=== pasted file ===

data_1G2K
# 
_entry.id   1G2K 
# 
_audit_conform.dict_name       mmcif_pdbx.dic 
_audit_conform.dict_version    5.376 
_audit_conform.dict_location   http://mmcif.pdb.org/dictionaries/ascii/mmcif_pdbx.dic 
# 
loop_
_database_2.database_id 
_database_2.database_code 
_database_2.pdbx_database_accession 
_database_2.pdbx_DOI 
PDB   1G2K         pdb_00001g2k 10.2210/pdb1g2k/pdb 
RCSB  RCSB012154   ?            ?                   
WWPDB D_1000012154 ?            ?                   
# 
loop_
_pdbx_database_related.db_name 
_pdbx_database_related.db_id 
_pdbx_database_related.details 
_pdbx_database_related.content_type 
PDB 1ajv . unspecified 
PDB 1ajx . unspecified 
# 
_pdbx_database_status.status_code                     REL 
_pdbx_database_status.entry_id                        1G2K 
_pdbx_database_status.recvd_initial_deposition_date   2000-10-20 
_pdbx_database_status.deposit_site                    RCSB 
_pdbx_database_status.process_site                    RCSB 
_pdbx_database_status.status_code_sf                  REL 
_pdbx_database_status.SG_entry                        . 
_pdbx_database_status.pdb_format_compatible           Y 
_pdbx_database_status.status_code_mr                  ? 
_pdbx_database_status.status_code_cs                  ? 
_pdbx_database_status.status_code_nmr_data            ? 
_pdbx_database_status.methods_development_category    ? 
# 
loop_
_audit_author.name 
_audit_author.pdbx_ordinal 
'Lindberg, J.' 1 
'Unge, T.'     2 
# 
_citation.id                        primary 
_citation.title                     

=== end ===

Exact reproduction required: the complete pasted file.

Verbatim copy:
data_1G2K
# 
_entry.id   1G2K 
# 
_audit_conform.dict_name       mmcif_pdbx.dic 
_audit_conform.dict_version    5.376 
_audit_conform.dict_location   http://mmcif.pdb.org/dictionaries/ascii/mmcif_pdbx.dic 
# 
loop_
_database_2.database_id 
_database_2.database_code 
_database_2.pdbx_database_accession 
_database_2.pdbx_DOI 
PDB   1G2K         pdb_00001g2k 10.2210/pdb1g2k/pdb 
RCSB  RCSB012154   ?            ?                   
WWPDB D_1000012154 ?            ?                   
# 
loop_
_pdbx_database_related.db_name 
_pdbx_database_related.db_id 
_pdbx_database_related.details 
_pdbx_database_related.content_type 
PDB 1ajv . unspecified 
PDB 1ajx . unspecified 
# 
_pdbx_database_status.status_code                     REL 
_pdbx_database_status.entry_id                        1G2K 
_pdbx_database_status.recvd_initial_deposition_date   2000-10-20 
_pdbx_database_status.deposit_site                    RCSB 
_pdbx_database_status.process_site                    RCSB 
_pdbx_database_status.status_code_sf                  REL 
_pdbx_database_status.SG_entry                        . 
_pdbx_database_status.pdb_format_compatible           Y 
_pdbx_database_status.status_code_mr                  ? 
_pdbx_database_status.status_code_cs                  ? 
_pdbx_database_status.status_code_nmr_data            ? 
_pdbx_database_status.methods_development_category    ? 
# 
loop_
_audit_author.name 
_audit_author.pdbx_ordinal 
'Lindberg, J.' 1 
'Unge, T.'     2 
# 
_citation.id                        primary 
_citation.title                     